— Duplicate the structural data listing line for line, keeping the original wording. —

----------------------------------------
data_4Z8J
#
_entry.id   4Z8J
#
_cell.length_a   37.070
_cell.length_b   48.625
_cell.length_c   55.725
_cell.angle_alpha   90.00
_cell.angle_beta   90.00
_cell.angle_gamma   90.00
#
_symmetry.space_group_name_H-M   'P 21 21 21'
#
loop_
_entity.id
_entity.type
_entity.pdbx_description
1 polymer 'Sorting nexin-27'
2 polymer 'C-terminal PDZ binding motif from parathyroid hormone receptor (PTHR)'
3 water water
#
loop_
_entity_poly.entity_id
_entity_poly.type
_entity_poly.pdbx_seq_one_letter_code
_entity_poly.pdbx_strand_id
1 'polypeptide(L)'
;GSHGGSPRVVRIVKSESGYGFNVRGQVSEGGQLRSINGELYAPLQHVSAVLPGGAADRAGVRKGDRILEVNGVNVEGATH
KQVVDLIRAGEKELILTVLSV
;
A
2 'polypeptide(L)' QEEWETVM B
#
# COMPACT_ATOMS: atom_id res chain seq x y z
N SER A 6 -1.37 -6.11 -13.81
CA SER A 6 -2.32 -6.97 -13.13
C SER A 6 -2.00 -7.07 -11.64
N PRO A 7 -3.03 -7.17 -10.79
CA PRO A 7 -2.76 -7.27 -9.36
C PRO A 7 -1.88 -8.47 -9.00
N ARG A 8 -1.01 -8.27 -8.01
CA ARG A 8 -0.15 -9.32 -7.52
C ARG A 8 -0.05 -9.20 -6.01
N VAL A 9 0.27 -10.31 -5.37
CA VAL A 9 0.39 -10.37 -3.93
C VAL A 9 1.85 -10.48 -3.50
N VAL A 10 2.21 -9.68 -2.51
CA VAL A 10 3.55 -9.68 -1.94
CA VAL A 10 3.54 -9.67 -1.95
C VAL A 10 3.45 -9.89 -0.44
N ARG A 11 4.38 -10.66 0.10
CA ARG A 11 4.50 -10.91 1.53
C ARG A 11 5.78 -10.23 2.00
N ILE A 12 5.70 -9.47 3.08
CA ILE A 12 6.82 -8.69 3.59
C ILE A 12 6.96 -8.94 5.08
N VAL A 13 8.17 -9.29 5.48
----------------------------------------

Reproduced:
data_4Z8J
#
_entry.id   4Z8J
#
_cell.length_a   37.070
_cell.length_b   48.625
_cell.length_c   55.725
_cell.angle_alpha   90.00
_cell.angle_beta   90.00
_cell.angle_gamma   90.00
#
_symmetry.space_group_name_H-M   'P 21 21 21'
#
loop_
_entity.id
_entity.type
_entity.pdbx_description
1 polymer 'Sorting nexin-27'
2 polymer 'C-terminal PDZ binding motif from parathyroid hormone receptor (PTHR)'
3 water water
#
loop_
_entity_poly.entity_id
_entity_poly.type
_entity_poly.pdbx_seq_one_letter_code
_entity_poly.pdbx_strand_id
1 'polypeptide(L)'
;GSHGGSPRVVRIVKSESGYGFNVRGQVSEGGQLRSINGELYAPLQHVSAVLPGGAADRAGVRKGDRILEVNGVNVEGATH
KQVVDLIRAGEKELILTVLSV
;
A
2 'polypeptide(L)' QEEWETVM B
#
# COMPACT_ATOMS: atom_id res chain seq x y z
N SER A 6 -1.37 -6.11 -13.81
CA SER A 6 -2.32 -6.97 -13.13
C SER A 6 -2.00 -7.07 -11.64
N PRO A 7 -3.03 -7.17 -10.79
CA PRO A 7 -2.76 -7.27 -9.36
C PRO A 7 -1.88 -8.47 -9.00
N ARG A 8 -1.01 -8.27 -8.01
CA ARG A 8 -0.15 -9.32 -7.52
C ARG A 8 -0.05 -9.20 -6.01
N VAL A 9 0.27 -10.31 -5.37
CA VAL A 9 0.39 -10.37 -3.93
C VAL A 9 1.85 -10.48 -3.50
N VAL A 10 2.21 -9.68 -2.51
CA VAL A 10 3.55 -9.68 -1.94
CA VAL A 10 3.54 -9.67 -1.95
C VAL A 10 3.45 -9.89 -0.44
N ARG A 11 4.38 -10.66 0.10
CA ARG A 11 4.50 -10.91 1.53
C ARG A 11 5.78 -10.23 2.00
N ILE A 12 5.70 -9.47 3.08
CA ILE A 12 6.82 -8.69 3.59
C ILE A 12 6.96 -8.94 5.08
N VAL A 13 8.17 -9.29 5.48